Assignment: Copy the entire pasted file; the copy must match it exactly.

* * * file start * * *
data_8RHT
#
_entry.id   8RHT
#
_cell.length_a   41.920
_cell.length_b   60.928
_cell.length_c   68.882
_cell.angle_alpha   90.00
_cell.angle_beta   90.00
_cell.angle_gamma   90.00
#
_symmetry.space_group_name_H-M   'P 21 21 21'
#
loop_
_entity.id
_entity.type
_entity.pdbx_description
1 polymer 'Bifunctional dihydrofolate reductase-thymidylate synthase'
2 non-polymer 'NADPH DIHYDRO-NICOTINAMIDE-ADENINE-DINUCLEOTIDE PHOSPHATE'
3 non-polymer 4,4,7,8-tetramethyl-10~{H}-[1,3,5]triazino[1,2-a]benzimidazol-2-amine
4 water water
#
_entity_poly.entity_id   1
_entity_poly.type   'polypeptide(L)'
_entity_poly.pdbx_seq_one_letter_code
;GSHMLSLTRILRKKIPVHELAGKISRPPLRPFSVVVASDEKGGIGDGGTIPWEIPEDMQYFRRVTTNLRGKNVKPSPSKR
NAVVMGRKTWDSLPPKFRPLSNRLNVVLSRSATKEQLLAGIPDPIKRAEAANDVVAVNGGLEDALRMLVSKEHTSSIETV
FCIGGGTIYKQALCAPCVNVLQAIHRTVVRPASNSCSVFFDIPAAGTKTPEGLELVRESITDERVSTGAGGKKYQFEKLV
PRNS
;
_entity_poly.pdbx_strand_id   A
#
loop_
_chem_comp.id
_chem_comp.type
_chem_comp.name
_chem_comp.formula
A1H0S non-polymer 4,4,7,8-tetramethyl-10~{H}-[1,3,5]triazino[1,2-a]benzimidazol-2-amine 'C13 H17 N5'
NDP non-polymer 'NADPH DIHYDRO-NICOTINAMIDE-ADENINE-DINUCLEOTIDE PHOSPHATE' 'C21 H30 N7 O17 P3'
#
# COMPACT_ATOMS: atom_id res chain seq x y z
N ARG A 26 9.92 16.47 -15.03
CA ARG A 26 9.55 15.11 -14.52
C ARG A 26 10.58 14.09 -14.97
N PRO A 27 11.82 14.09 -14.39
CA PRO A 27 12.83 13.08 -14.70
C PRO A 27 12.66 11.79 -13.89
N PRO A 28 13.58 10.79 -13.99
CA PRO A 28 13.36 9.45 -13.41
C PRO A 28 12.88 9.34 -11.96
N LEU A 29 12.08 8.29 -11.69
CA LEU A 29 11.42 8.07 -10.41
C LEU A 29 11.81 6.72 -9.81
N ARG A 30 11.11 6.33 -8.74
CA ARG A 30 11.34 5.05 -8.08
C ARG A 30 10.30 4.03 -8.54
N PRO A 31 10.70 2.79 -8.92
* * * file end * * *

data_8RHT
#
_entry.id   8RHT
#
_cell.length_a   41.920
_cell.length_b   60.928
_cell.length_c   68.882
_cell.angle_alpha   90.00
_cell.angle_beta   90.00
_cell.angle_gamma   90.00
#
_symmetry.space_group_name_H-M   'P 21 21 21'
#
loop_
_entity.id
_entity.type
_entity.pdbx_description
1 polymer 'Bifunctional dihydrofolate reductase-thymidylate synthase'
2 non-polymer 'NADPH DIHYDRO-NICOTINAMIDE-ADENINE-DINUCLEOTIDE PHOSPHATE'
3 non-polymer 4,4,7,8-tetramethyl-10~{H}-[1,3,5]triazino[1,2-a]benzimidazol-2-amine
4 water water
#
_entity_poly.entity_id   1
_entity_poly.type   'polypeptide(L)'
_entity_poly.pdbx_seq_one_letter_code
;GSHMLSLTRILRKKIPVHELAGKISRPPLRPFSVVVASDEKGGIGDGGTIPWEIPEDMQYFRRVTTNLRGKNVKPSPSKR
NAVVMGRKTWDSLPPKFRPLSNRLNVVLSRSATKEQLLAGIPDPIKRAEAANDVVAVNGGLEDALRMLVSKEHTSSIETV
FCIGGGTIYKQALCAPCVNVLQAIHRTVVRPASNSCSVFFDIPAAGTKTPEGLELVRESITDERVSTGAGGKKYQFEKLV
PRNS
;
_entity_poly.pdbx_strand_id   A
#
loop_
_chem_comp.id
_chem_comp.type
_chem_comp.name
_chem_comp.formula
A1H0S non-polymer 4,4,7,8-tetramethyl-10~{H}-[1,3,5]triazino[1,2-a]benzimidazol-2-amine 'C13 H17 N5'
NDP non-polymer 'NADPH DIHYDRO-NICOTINAMIDE-ADENINE-DINUCLEOTIDE PHOSPHATE' 'C21 H30 N7 O17 P3'
#
# COMPACT_ATOMS: atom_id res chain seq x y z
N ARG A 26 9.92 16.47 -15.03
CA ARG A 26 9.55 15.11 -14.52
C ARG A 26 10.58 14.09 -14.97
N PRO A 27 11.82 14.09 -14.39
CA PRO A 27 12.83 13.08 -14.70
C PRO A 27 12.66 11.79 -13.89
N PRO A 28 13.58 10.79 -13.99
CA PRO A 28 13.36 9.45 -13.41
C PRO A 28 12.88 9.34 -11.96
N LEU A 29 12.08 8.29 -11.69
CA LEU A 29 11.42 8.07 -10.41
C LEU A 29 11.81 6.72 -9.81
N ARG A 30 11.11 6.33 -8.74
CA ARG A 30 11.34 5.05 -8.08
C ARG A 30 10.30 4.03 -8.54
N PRO A 31 10.70 2.79 -8.92